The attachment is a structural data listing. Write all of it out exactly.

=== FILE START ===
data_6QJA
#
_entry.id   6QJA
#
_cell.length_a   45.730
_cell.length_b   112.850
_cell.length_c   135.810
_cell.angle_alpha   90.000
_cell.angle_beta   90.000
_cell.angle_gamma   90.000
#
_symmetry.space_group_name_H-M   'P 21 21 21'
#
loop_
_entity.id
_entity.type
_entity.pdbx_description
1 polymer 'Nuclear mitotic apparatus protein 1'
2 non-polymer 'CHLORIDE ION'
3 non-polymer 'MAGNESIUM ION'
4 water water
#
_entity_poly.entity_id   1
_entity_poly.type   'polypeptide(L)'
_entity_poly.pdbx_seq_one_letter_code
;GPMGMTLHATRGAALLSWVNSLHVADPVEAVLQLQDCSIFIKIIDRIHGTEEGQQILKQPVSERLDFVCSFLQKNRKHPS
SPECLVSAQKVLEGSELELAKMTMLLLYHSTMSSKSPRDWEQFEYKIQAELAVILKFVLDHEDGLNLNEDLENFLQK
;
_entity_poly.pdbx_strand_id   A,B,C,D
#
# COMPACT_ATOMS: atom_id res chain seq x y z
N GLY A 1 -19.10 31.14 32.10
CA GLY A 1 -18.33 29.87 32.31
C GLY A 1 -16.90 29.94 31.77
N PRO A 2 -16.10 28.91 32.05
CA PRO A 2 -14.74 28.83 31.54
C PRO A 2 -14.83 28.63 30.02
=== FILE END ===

data_6QJA
#
_entry.id   6QJA
#
_cell.length_a   45.730
_cell.length_b   112.850
_cell.length_c   135.810
_cell.angle_alpha   90.000
_cell.angle_beta   90.000
_cell.angle_gamma   90.000
#
_symmetry.space_group_name_H-M   'P 21 21 21'
#
loop_
_entity.id
_entity.type
_entity.pdbx_description
1 polymer 'Nuclear mitotic apparatus protein 1'
2 non-polymer 'CHLORIDE ION'
3 non-polymer 'MAGNESIUM ION'
4 water water
#
_entity_poly.entity_id   1
_entity_poly.type   'polypeptide(L)'
_entity_poly.pdbx_seq_one_letter_code
;GPMGMTLHATRGAALLSWVNSLHVADPVEAVLQLQDCSIFIKIIDRIHGTEEGQQILKQPVSERLDFVCSFLQKNRKHPS
SPECLVSAQKVLEGSELELAKMTMLLLYHSTMSSKSPRDWEQFEYKIQAELAVILKFVLDHEDGLNLNEDLENFLQK
;
_entity_poly.pdbx_strand_id   A,B,C,D
#
# COMPACT_ATOMS: atom_id res chain seq x y z
N GLY A 1 -19.10 31.14 32.10
CA GLY A 1 -18.33 29.87 32.31
C GLY A 1 -16.90 29.94 31.77
N PRO A 2 -16.10 28.91 32.05
CA PRO A 2 -14.74 28.83 31.54
C PRO A 2 -14.83 28.63 30.02